Two of the functions of good planting design that work together to marry the house to the site are:
There are certainly other functions accomplished by good planting design, like creating spaces, directing views and traffic, screening, etc. But this “complementing and integrating the house to the site” is so important.
In the picture above, this house is desperate for both hardscape and landscape planting design. The house dominates the relatively narrow property and to make matters worse, the grade drops off steadily on the right.
We know this house is “off-balance” and the right side is just dominating the view with its tall expanse of siding and windows.
You’re probably thinking what I first thought. Why couldn’t there be a large shade tree on the right side front? Can you imagine how that would change the whole picture?
It was not to be. The new homeowners had come from a previous property that had loads of large trees and they did not want the care & maintenance they associated with them.
So my strategy was to use “ornamental trees”.
Never underestimate the effectiveness of mid-size ornamental trees, especially in close proximity to the house.
The homeowner welcomed the idea of ornamental trees.
I suggested Purpleleaf Plum off the right front corner. It’s planted approximately 15′ from the building giving it room to develop. *Note: After 10 years the Purpleleaf Plum became infected with Black Knot (a fungal disease) and removed. Today we avoid using the tree because of this developed susceptibility.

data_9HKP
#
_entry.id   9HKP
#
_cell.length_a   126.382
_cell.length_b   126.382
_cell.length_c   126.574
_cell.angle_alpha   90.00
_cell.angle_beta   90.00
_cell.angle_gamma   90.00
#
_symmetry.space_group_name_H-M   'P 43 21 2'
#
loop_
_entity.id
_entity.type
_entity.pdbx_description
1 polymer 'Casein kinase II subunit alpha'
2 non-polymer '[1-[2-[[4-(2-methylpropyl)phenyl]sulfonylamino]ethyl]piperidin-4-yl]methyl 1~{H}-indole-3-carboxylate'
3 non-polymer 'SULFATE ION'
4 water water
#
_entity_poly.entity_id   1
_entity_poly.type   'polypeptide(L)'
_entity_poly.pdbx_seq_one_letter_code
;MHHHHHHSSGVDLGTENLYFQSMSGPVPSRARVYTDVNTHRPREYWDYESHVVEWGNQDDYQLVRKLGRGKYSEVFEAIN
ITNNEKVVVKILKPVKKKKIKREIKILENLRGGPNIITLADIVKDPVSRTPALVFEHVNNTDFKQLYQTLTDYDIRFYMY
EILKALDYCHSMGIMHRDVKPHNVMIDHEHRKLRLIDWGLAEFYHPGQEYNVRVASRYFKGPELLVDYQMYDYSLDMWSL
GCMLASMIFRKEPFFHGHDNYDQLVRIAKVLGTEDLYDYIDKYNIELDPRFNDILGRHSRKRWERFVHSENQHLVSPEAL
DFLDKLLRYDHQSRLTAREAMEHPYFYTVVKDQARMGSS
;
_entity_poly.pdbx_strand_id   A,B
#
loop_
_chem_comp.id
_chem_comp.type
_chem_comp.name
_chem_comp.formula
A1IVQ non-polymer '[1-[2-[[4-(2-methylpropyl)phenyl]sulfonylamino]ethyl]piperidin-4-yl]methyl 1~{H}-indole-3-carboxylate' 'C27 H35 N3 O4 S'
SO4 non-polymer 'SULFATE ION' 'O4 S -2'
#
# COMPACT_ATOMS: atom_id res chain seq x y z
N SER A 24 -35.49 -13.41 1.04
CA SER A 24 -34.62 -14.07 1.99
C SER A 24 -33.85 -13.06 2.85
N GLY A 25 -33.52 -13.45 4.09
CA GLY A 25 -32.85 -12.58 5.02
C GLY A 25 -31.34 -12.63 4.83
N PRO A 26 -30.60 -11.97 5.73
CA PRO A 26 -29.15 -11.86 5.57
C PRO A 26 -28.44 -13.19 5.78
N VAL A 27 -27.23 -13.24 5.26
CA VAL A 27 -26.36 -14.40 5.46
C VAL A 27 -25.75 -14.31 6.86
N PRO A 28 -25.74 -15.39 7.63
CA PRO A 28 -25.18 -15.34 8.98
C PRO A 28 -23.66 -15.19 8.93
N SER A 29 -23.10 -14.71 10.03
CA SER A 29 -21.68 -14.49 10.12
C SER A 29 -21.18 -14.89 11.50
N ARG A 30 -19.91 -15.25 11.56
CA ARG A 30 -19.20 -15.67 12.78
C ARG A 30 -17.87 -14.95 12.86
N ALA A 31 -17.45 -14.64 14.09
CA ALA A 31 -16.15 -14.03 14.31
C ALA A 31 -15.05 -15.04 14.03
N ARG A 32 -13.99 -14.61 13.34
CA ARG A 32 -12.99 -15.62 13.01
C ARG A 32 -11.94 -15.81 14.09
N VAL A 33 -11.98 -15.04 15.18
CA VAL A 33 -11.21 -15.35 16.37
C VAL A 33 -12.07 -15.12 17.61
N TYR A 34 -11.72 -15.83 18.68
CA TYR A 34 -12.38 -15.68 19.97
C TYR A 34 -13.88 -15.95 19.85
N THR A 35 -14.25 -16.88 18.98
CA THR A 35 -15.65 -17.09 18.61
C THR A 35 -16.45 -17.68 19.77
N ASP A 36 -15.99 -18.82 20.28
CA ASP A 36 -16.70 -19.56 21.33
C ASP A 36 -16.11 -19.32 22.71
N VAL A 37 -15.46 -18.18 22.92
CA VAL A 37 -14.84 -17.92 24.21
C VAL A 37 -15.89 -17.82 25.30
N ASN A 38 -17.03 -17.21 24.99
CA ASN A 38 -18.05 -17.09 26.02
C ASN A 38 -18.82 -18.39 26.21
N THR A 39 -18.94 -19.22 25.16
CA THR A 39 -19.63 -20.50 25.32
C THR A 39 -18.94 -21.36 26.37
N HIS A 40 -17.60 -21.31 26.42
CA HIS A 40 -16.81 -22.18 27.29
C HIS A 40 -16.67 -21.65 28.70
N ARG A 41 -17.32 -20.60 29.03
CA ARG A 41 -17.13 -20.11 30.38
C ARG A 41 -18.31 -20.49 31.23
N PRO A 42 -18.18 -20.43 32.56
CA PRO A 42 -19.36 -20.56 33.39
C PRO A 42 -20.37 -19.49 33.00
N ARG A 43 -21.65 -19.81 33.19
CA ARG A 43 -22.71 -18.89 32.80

Continuing on, I recommended Japanese Red Maple for the side of the house. I know what you’re thinking: “Won’t that get too big? There isn’t much room for that tree to grow!”
Before you report me to the “Better Plant Use Bureau” let me explain. Japanese Maple is one of those trees that by shape and form is very “malleable “. What I mean is the growth habit and branch structure respond really well to pruning.
And one more point to make with regard to using the maple close to the house. We searched for this plant looking for a particular shape and branch structure. It stands about 18′ high.
Dave Kennedy, the landscape contractor, used one of his mechanical tree spades to dig the plant and place it in a wire basket. A skid steer was used to bring it to the planting spot.
The house now has a home.
The two ornamental trees add much needed weight to the right side of the house. Their height breaks up the broad expanse of the windows and siding. Notice how the tree canopies soften the transition from the flat plane of the property to the vertical lines of the building.
I should mention too the improved psychological feeling particularly when you drive or walk down the driveway. Just having the tree branching reaching out overhead helps immensely to make you feel more comfortable.
The foliage colors, flowering and textures of the trees and the understory plantings complement the home. Add 2 to 3 years of growth with proper care and this home will be even more integrated with its surroundings.
I’m trying to come up with a design for my home that will do what you talked about. I just don’t know where to begin. Any tips for a frugal but well intentioned homeowner? We already took out the old plants.
Where do I begin?! I’m sure you realize just how much there is to consider.
First, I really think most people have a sense of design. We all buy clothes and dress ourselves, many of us arrange furniture in our homes, and generally, things turn out OK to pretty darn good. Even without knowing specific “rules of design,” have confidence that your intuition (a.k.a. gut feeling) will guide you.